Thursday, October 26, 2006

Diabetes insipidus (DI)

Diabetes insipidus (DI) characterized by excretion of large amounts of severely diluted urine, which cannot be reduced when fluid intake is reduced. It denotes inability of the kidney to concentrate urine. DI is caused by a deficiency of antidiuretic hormone (ADH), or by an insensitivity of the kidneys to that hormone.

Symptoms of Diabetes insipidus (DI) :

Excessive urination and extreme thirst (especially for cold water) are typical for DI. Symptoms of diabetes insipidus are quite similar to those of untreated diabetes mellitus, with the distinction that the urine is not sweet and there is no hypergyclemia (elevated blood glucose). Blurred vision is a rarity.

The extreme urination continues throughout the day and the night. In children, DI can interfere with appetite, eating, weight gain, and growth as well. They may present with fever, vomitus, or diarrhea.

Adults with untreated DI may remain healthy for decades as long as enough water is drunk to offset the urinary losses. However, there is a continuous risk of dehydration.

How to Diagnosis Diabetes insipidus (DI) ?

In order to distinguish DI from other causes of excess urination, blood glucose, bicarbonate and calcium need to be tested. Electrolytes can show substantial derangement; hypernatremia (excess sodium levels) are common in severe cases. Urinalysis shows low electrolyte levels, and measurement of urine osmolarity (or specific gravity) is generally low.

A fluid deprivation test helps determine whether DI is caused by:
- excessive intake of fluid
- a defect in ADH production
- a defect in the kidneys' response to ADH

This test measures changes in body weight, urine output, and urine composition when fluids are withheld. Sometimes measuring blood levels of ADH during this test is also necessary.

To distinguish between the main forms, desmopressin stimulation is also used; desmopressin can be taken by injection, a nasal spray, or a tablet. While taking desmopressin, a patient should drink fluids or water only when thirsty and not at other times, as this can lead to sudden fluid accumulation in central nervous system. If desmopressin reduces urine output and increases osmolarity, the pituitary production of ADH is deficient, and the kidney responds normally. If the DI is due to renal pathology, desmopressin does not change either urine output or osmolarity.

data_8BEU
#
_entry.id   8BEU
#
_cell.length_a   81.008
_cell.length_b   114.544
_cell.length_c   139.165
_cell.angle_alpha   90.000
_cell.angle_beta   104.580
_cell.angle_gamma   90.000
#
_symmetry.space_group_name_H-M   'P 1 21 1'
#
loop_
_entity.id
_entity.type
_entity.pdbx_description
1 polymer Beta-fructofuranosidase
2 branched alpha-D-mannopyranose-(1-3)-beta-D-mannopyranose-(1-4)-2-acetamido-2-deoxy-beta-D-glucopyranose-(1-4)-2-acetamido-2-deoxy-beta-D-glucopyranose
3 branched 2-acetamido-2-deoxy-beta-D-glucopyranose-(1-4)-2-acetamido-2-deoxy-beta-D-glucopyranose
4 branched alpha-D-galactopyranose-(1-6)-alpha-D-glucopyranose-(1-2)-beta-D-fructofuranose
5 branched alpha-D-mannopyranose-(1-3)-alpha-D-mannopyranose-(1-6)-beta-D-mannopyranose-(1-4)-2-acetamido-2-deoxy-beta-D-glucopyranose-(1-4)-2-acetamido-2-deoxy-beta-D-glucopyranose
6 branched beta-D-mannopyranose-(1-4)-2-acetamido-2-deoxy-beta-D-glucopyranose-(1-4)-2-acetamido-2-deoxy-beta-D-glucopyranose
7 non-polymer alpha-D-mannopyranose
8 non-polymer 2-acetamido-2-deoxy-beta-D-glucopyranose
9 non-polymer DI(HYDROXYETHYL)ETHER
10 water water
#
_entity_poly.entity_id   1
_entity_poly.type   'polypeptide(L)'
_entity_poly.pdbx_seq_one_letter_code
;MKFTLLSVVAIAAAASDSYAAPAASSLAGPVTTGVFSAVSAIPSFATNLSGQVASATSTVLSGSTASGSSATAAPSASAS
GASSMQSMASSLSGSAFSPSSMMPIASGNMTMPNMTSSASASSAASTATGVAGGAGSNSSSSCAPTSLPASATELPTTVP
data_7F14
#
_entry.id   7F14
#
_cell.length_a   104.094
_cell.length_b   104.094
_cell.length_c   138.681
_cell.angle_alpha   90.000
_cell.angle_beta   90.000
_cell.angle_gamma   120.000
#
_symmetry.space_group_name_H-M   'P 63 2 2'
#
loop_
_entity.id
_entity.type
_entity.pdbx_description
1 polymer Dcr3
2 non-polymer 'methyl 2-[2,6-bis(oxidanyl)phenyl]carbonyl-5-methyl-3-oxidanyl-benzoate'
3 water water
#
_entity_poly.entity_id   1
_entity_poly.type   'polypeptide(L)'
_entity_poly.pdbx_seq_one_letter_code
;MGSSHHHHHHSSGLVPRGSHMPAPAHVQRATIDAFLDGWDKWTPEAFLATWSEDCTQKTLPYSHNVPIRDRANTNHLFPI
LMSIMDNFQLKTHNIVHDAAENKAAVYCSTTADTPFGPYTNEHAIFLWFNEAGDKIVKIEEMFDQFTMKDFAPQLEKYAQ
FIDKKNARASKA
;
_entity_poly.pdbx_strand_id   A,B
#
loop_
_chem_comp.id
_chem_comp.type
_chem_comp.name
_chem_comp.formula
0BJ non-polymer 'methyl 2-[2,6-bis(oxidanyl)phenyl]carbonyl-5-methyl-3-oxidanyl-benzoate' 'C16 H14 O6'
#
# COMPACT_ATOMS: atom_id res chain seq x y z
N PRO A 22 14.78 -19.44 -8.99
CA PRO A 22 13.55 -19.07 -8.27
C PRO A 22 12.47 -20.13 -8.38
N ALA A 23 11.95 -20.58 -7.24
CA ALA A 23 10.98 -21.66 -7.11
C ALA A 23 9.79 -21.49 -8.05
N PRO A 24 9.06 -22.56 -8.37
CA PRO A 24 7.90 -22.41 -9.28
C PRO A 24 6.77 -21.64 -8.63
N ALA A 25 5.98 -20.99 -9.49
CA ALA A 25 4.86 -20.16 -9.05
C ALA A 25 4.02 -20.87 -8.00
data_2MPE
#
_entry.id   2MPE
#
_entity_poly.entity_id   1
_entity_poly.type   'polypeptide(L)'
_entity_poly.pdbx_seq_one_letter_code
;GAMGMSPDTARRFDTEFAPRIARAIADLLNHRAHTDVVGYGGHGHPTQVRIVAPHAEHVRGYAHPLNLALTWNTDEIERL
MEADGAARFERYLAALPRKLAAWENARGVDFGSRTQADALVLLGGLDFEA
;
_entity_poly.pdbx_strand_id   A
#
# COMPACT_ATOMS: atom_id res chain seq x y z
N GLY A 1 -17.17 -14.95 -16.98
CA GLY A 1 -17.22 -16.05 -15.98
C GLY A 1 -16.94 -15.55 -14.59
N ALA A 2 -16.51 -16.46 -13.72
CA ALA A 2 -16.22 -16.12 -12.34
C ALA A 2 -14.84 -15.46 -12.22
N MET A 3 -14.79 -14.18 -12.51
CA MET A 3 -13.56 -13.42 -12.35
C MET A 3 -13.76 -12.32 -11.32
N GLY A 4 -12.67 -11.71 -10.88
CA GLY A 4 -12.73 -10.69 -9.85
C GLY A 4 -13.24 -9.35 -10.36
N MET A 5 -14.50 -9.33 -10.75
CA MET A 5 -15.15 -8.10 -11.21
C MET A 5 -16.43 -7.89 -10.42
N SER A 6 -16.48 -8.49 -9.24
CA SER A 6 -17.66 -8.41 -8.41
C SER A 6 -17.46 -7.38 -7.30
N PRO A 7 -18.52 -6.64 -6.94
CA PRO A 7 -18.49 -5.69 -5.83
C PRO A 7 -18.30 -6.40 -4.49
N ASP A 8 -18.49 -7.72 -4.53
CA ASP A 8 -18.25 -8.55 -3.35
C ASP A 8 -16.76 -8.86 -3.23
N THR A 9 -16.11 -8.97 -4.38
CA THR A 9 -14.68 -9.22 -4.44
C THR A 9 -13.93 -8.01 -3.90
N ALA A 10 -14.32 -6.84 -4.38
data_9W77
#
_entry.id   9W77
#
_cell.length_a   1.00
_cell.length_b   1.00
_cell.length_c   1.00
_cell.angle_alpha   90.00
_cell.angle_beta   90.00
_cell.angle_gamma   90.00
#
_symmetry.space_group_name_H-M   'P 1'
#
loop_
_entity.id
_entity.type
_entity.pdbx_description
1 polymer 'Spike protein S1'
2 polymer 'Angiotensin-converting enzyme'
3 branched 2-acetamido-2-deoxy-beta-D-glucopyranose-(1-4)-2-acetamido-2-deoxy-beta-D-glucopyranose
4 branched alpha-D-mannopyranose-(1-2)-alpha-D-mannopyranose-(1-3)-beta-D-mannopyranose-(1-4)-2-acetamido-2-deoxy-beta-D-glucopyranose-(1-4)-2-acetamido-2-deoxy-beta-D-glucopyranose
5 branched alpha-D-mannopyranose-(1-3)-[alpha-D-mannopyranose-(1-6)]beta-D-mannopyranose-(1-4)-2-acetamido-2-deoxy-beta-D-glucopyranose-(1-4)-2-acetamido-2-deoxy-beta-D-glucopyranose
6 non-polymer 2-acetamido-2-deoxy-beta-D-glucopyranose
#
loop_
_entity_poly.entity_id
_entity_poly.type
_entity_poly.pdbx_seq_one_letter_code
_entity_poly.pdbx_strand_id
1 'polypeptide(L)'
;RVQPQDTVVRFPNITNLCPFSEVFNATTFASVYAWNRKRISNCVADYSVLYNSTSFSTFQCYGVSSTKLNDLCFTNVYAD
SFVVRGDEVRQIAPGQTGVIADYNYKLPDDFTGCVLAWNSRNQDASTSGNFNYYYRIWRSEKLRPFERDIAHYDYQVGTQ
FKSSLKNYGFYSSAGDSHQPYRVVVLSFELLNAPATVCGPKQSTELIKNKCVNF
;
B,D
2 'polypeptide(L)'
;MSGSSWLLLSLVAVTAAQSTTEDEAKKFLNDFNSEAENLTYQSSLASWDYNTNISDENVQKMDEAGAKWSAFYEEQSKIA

If central DI is suspected, testing of other hormones of the pituitary, as well as magnetic resonance imaging (MRI), is necessary to discover if a disease process (such as a prolactinoma) is affecting pituitary function.

Habit drinking (in its severest form termed psychogenic polydipsia) is the most common imitator of diabetes insipidus at all ages. While many adult cases in the medical literature are associated with mental disorders, most patients with habit polydipsia have no other detectable disease. The distinction is made during the water deprivation test, as some degree of urinary concentration above isosmolar is eventually obtained before the patient becomes dehydrated.

Treatment of Diabetes insipidus (DI)

Central DI and gestational DI respond to desmopressin. In dipsogenic DI, desmopressin is not usually an option.

Desmopressin will be ineffective in nephrogenic DI. Instead, the diuretic hydrochlorothiazide (HCT or HCTZ) or indomethacin can improve NDI; HCT is sometimes combined with amiloride to prevent hypokalemia. Again, the patient should be reminded only to drink fluids when thirsty, and not at other times.

Even if untreated, DI does not cause death or reduce life expectancy unless the patient gets into a situation in which he or she cannot get an adequate supply of drinkable water.

Read more:

- Natural Diabetes Cure

- Why Low Blood Sugar Affects The Brain?